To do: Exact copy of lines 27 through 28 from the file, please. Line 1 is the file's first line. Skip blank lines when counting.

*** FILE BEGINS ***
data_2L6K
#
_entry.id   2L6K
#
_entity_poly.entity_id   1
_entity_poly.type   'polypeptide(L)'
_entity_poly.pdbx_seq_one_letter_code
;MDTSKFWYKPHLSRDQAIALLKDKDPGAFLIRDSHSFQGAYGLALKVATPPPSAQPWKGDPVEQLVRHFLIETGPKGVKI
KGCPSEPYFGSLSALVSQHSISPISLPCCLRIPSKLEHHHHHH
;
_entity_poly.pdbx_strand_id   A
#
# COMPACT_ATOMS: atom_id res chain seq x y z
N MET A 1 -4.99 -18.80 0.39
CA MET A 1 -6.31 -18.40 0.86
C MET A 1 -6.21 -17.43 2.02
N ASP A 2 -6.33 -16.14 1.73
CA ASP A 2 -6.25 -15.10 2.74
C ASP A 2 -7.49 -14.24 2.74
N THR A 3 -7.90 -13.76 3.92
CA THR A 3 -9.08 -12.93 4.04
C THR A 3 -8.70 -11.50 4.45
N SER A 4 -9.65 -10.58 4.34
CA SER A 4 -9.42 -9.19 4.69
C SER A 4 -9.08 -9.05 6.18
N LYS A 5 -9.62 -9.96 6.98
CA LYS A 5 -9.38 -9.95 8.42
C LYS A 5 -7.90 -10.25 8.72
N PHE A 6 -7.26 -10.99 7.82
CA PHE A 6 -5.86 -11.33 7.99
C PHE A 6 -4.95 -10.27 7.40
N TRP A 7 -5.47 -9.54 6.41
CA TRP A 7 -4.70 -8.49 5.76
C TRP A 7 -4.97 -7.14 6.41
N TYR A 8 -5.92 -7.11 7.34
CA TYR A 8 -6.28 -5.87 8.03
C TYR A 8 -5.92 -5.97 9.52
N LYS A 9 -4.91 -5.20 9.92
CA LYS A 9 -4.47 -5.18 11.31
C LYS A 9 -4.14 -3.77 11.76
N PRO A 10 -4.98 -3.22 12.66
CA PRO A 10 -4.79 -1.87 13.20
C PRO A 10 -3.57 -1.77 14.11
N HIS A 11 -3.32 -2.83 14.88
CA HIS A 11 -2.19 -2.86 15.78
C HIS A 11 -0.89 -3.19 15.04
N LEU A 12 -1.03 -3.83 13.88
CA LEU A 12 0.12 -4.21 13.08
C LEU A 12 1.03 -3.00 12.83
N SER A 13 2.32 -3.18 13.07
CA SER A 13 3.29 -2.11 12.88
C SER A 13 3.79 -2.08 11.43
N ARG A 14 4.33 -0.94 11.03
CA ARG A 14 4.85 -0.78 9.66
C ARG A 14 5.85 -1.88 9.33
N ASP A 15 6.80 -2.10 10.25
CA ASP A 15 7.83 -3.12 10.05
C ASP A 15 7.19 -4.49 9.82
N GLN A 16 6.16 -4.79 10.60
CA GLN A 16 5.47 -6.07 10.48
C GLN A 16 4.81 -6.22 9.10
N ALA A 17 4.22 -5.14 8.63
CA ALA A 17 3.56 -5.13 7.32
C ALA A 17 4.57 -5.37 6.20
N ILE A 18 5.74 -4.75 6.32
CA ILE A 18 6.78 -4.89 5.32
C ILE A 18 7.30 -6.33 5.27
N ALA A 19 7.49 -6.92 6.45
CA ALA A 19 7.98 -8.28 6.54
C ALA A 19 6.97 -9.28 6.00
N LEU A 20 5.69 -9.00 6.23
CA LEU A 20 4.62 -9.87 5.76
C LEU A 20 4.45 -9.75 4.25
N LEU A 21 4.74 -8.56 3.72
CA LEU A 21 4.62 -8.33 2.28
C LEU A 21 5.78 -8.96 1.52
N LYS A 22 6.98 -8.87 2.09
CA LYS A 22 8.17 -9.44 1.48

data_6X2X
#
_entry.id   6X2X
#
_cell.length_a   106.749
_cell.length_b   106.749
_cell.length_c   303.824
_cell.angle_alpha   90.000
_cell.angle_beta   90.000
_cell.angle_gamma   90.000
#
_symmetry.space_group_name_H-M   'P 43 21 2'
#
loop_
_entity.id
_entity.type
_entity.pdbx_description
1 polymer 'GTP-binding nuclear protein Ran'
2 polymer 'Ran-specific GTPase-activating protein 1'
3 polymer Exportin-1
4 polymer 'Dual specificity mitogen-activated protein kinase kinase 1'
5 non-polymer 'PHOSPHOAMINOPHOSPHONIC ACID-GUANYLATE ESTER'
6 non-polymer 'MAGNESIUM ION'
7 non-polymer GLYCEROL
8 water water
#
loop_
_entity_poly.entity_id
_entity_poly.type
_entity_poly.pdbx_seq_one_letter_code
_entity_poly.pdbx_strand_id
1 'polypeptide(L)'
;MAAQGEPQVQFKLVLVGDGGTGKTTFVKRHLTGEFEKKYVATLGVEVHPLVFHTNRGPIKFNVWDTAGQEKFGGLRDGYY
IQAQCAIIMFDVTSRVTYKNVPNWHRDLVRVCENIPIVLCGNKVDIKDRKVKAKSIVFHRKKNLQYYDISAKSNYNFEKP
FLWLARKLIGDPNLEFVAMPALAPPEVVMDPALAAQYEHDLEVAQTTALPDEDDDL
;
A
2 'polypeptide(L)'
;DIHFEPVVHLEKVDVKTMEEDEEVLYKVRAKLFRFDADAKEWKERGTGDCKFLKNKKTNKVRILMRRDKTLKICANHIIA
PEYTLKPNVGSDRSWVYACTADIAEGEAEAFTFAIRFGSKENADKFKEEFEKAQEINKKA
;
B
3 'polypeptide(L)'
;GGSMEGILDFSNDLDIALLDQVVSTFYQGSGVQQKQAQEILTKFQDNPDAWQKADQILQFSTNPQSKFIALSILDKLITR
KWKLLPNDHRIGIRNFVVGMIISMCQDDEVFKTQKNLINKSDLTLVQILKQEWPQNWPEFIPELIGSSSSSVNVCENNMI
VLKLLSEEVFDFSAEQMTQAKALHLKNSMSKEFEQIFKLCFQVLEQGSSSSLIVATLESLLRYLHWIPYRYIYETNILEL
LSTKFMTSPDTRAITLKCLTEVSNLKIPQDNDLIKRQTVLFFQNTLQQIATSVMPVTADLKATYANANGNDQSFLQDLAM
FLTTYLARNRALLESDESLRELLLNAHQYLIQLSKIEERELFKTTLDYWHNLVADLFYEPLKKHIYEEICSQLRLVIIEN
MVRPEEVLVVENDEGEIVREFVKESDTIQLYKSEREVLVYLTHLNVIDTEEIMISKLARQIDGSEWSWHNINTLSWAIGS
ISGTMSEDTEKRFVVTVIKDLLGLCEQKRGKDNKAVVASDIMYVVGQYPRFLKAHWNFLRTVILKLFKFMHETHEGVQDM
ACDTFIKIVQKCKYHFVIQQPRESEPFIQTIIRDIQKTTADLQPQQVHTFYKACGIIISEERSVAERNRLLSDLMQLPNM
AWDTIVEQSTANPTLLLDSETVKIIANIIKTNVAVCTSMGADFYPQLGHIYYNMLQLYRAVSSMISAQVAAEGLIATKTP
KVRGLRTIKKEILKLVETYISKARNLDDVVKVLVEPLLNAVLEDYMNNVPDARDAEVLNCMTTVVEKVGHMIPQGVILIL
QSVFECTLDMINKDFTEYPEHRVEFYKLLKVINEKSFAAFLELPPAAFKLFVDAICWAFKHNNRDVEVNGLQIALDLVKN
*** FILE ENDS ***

CA LYS A 5 -9.38 -9.95 8.42
C LYS A 5 -7.90 -10.25 8.72